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AT THE GATES To Drink From The Night Itself

By Peter Atkinson, Contributor
Thursday, May 17, 2018 @ 12:55 AM

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To Drink From The Night Itself

Century Media Records

Comebacks are a constant source of disappointment as bands regroup for the wrong, or at least dubious, reasons — money, nostalgia, ego, etc. — and leave what spark that was there in the first place behind. But in following fellow death metal pioneers CARCASS into the reformation breach, Sweden’s AT THE GATES managed to return to both triumph and acclaim – not to mention viability.

And after CARCASS issued its magnificent comeback album Surgical Steel in late 2013, AT THE GATES did the same with the ambitious At War With Reality in 2014, its first new material since the benchmark Slaughter Of The Soul 19 years before. Both more than lived up to their huge, and perhaps unreasonable, expectations, and each band has enjoyed levels of success since then far beyond that of their first go-rounds as a result.

And neither band has really looked back since, despite a line-up hiccup or two. In AT THE GATES’ case, however, the hiccup was a bit more seismic, as founding guitarist and principal songwriter Anders Björler departed in March 2017 — by contrast, CARCASS lost second guitarist Ben Ash, who had essentially just played live with the band for four years. And now that it is time to see if either can maintain the momentum it has built, it is AT THE GATES’ turn to lead the way.

With new guitarist Jonas Stålhammar — from one of frontman Tomas Lindberg’s innumerable side bands, THE LURKING FEAR — in tow and bassist Jonas Björler taking over as main songwriter from his departed twin brother, the band has delivered its sixth album and really hasn’t skipped a beat. To Drink From The Night Itself is a bit more compact and direct than the almost cinematic At War With Reality, which echoed Lindberg’s “magic realism” lyrical bent, but is just as vibrant and accomplished.

There is nothing at all tentative about To Drink. Though the lilting strings, wispy vocals and acoustic guitar of the brief instrumental intro “Der Widerstand” set a somber mood, the album roars to life with the title track powered by Adrian Erlandsson’s determined drumming, the crisp, clipped riffing of Stålhammar and Martin Larsson and Lindberg’s signature bark. It’s catchy, gritty and most of all confident, something that carries over through the rest of the album. So too does the energy and verve of the title track.

Where At War With Reality’s strength lies in its nuance, depth and finesse, To Drink brings back more of the urgency and muscle that made Slaughter Of The Soul such a revelation, all while maintaining the band’s knack for crafty melodies and a good part of Reality’s grandiosity and texture. The songs are still dense and compelling, but most also boast some extra giddy-up and oomph that give the album more immediacy.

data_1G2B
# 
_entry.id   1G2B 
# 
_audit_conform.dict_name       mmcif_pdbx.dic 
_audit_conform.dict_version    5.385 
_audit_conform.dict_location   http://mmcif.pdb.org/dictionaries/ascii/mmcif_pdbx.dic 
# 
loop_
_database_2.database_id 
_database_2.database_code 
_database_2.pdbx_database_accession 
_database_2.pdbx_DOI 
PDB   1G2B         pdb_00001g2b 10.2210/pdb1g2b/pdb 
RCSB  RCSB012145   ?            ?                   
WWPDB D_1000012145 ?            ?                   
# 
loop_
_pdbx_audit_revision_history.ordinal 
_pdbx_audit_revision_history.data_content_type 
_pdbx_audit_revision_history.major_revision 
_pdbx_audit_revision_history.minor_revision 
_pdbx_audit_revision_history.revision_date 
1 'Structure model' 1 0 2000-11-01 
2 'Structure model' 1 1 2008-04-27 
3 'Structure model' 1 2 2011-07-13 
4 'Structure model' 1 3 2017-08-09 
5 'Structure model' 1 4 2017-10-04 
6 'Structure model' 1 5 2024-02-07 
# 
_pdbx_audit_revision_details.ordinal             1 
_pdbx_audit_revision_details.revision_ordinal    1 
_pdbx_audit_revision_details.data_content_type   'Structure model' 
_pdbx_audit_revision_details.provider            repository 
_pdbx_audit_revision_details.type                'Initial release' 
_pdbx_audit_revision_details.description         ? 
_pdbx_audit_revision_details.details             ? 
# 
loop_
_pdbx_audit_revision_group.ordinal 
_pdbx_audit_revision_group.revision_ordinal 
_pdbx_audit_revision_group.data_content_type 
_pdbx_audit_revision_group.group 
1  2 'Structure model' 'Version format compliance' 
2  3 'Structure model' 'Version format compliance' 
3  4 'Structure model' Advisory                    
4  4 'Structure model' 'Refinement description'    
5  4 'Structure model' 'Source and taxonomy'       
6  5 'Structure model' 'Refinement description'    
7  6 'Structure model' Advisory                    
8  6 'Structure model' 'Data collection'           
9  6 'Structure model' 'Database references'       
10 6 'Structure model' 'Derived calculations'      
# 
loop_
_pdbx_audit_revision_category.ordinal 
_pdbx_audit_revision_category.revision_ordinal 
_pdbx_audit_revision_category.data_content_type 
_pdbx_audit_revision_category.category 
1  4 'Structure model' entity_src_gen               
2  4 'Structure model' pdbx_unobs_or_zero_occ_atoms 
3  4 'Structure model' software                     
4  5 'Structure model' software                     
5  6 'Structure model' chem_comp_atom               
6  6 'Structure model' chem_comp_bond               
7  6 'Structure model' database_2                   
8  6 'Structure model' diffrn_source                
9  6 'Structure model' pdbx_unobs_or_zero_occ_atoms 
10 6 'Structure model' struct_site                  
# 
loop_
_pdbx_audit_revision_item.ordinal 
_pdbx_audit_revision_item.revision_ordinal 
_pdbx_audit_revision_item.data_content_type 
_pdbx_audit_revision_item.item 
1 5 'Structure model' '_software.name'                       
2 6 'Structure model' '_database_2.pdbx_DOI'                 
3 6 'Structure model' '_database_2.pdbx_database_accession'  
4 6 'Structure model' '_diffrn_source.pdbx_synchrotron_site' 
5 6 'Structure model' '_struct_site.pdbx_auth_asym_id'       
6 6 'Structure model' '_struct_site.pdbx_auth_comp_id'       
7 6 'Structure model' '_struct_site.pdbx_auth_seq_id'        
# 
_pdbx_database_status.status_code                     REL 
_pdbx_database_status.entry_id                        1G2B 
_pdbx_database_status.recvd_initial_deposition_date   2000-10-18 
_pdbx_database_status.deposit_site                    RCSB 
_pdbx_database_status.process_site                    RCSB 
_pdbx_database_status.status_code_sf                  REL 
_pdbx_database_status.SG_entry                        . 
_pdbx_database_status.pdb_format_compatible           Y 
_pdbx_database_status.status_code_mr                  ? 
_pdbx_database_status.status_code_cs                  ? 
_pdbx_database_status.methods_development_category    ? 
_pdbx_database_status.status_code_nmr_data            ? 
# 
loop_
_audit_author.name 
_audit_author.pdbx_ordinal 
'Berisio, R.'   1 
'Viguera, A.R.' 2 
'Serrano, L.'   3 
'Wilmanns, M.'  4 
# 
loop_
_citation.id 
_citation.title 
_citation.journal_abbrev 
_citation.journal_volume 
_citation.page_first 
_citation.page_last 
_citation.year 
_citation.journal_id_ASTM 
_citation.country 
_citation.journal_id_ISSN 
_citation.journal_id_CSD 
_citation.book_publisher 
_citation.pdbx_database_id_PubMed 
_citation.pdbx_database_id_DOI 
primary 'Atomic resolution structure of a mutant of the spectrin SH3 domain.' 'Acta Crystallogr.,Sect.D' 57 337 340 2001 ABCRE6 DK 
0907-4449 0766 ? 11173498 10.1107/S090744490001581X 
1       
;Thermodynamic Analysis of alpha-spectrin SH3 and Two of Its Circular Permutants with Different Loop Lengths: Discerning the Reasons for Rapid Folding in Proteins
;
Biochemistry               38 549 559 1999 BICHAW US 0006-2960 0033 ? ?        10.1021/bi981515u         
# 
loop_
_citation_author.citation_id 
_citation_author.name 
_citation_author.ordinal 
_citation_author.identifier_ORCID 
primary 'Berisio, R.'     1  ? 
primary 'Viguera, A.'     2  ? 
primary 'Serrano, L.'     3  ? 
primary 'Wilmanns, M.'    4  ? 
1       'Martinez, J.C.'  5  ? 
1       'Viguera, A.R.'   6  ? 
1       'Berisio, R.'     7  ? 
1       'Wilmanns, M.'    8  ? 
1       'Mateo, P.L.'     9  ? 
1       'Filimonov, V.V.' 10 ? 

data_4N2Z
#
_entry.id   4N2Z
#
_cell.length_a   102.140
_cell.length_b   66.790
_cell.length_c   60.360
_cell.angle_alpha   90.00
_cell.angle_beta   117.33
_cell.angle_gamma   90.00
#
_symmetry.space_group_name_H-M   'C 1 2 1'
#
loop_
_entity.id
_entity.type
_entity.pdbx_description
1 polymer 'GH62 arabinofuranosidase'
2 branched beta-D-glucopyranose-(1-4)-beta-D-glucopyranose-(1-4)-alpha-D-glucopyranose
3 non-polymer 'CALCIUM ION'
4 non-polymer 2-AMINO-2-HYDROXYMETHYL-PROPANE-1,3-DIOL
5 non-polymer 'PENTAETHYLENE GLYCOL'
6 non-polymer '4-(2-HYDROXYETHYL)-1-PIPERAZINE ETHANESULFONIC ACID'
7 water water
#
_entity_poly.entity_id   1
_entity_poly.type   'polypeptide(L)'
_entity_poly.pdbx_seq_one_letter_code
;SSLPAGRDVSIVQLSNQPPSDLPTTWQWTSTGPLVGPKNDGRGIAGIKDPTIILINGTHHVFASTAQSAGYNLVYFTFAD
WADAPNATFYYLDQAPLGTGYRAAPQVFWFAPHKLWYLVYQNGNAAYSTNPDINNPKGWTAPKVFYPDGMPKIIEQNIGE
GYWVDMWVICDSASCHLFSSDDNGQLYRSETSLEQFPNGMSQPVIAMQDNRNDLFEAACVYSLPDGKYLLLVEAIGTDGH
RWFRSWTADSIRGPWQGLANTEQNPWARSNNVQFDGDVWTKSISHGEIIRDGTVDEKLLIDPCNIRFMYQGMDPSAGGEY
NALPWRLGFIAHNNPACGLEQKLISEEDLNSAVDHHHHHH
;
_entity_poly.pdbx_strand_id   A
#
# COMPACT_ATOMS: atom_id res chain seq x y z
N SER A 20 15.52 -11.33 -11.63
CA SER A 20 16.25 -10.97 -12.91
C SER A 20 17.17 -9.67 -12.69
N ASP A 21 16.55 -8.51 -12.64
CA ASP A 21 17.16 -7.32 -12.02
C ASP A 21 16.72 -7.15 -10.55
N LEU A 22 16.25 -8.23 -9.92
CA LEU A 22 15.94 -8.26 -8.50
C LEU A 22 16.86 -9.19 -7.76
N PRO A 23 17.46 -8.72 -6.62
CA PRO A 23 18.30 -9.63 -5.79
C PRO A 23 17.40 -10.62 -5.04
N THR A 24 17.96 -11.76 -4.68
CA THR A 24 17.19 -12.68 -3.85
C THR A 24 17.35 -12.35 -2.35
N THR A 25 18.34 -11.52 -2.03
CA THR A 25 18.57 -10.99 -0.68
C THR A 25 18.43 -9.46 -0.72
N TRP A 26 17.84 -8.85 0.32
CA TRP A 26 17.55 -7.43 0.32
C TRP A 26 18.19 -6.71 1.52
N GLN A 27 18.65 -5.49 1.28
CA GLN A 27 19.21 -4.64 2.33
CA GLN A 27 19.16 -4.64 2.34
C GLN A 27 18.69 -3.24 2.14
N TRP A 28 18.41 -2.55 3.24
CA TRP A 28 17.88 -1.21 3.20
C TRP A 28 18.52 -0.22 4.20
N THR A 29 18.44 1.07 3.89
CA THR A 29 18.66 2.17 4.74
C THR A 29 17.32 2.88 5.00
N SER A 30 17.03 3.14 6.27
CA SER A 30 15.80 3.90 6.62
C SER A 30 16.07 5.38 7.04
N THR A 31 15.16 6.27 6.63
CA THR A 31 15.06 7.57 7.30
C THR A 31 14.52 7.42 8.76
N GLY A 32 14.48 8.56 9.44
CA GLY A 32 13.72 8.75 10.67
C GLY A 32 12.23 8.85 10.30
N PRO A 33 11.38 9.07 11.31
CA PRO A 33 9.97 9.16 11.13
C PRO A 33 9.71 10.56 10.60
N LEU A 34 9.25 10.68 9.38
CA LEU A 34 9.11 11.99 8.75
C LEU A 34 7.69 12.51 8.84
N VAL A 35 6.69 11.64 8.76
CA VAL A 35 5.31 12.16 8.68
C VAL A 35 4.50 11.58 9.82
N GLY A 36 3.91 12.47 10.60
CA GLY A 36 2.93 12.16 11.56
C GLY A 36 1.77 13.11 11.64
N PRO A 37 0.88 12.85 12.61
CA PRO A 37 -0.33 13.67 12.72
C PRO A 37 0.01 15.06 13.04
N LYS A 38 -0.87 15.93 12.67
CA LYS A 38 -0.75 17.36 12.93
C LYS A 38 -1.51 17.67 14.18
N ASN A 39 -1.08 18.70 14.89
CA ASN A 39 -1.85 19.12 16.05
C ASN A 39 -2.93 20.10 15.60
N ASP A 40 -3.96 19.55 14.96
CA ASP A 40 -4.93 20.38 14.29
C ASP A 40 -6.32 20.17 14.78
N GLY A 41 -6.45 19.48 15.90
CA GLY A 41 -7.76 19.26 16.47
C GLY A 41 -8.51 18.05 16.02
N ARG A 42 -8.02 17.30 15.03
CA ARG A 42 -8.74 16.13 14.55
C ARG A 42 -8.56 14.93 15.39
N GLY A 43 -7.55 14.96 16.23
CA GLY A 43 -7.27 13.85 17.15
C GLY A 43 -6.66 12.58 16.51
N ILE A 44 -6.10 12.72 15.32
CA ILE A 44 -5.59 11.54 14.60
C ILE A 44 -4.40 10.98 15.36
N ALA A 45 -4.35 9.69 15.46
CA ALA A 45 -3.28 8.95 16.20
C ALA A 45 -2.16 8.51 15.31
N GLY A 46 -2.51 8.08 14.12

As Erlandsson’s jockeys between d-beats and double-bass rolls, “A Stare Bound in Stone”, “Palace of Lepers”, “Seas Of Starvation” and, predictably, “In Death They Shall Burn” all move along briskly, yet deliver ample heft on the strength of Stålhammar and Larsson's meaty, gnashing guitaring and occasional almost black metal sprints. And though Stålhammar shows off his lead chops somewhat sparingly here, the otherwise ferocious “The Colours Of The Beast”, “A Labyrinth Of Tombs” and “The Chasm” offer a hint of elegance thanks to fluid sweep of his solos.

The more deliberate “Daggers of Black Haze”, the thundering brood of “In Nameless Sleep” and the melancholy finale “The Mirror Black” lend some welcome drama to the proceedings and help provide an ebb to the rather relentless flow of the rest of the album. And with its classical outro, “The Mirror Black” circles back to the intro, giving To Drink a thematic air in the sonic sense to tie into Lindberg's typically heady lyrics, which here are based German writer Peter Weiss' novel, The Aesthetics Of Resistance and promote the ideal of living through art.

It's a lofty ideal, to be sure, but AT THE GATES certainly seems to be putting its money where its mouth in that regard. To Drink From The Night Itself builds on the foundation the band reassembled with At War With Reality and finds the quintet sounding every bit as vital today is it did in 1995 when Slaughter Of The Soul set the bar for melodic death metal – and spawned an army of soundalikes that are still emerging to this day.

4.5 Out Of 5.0

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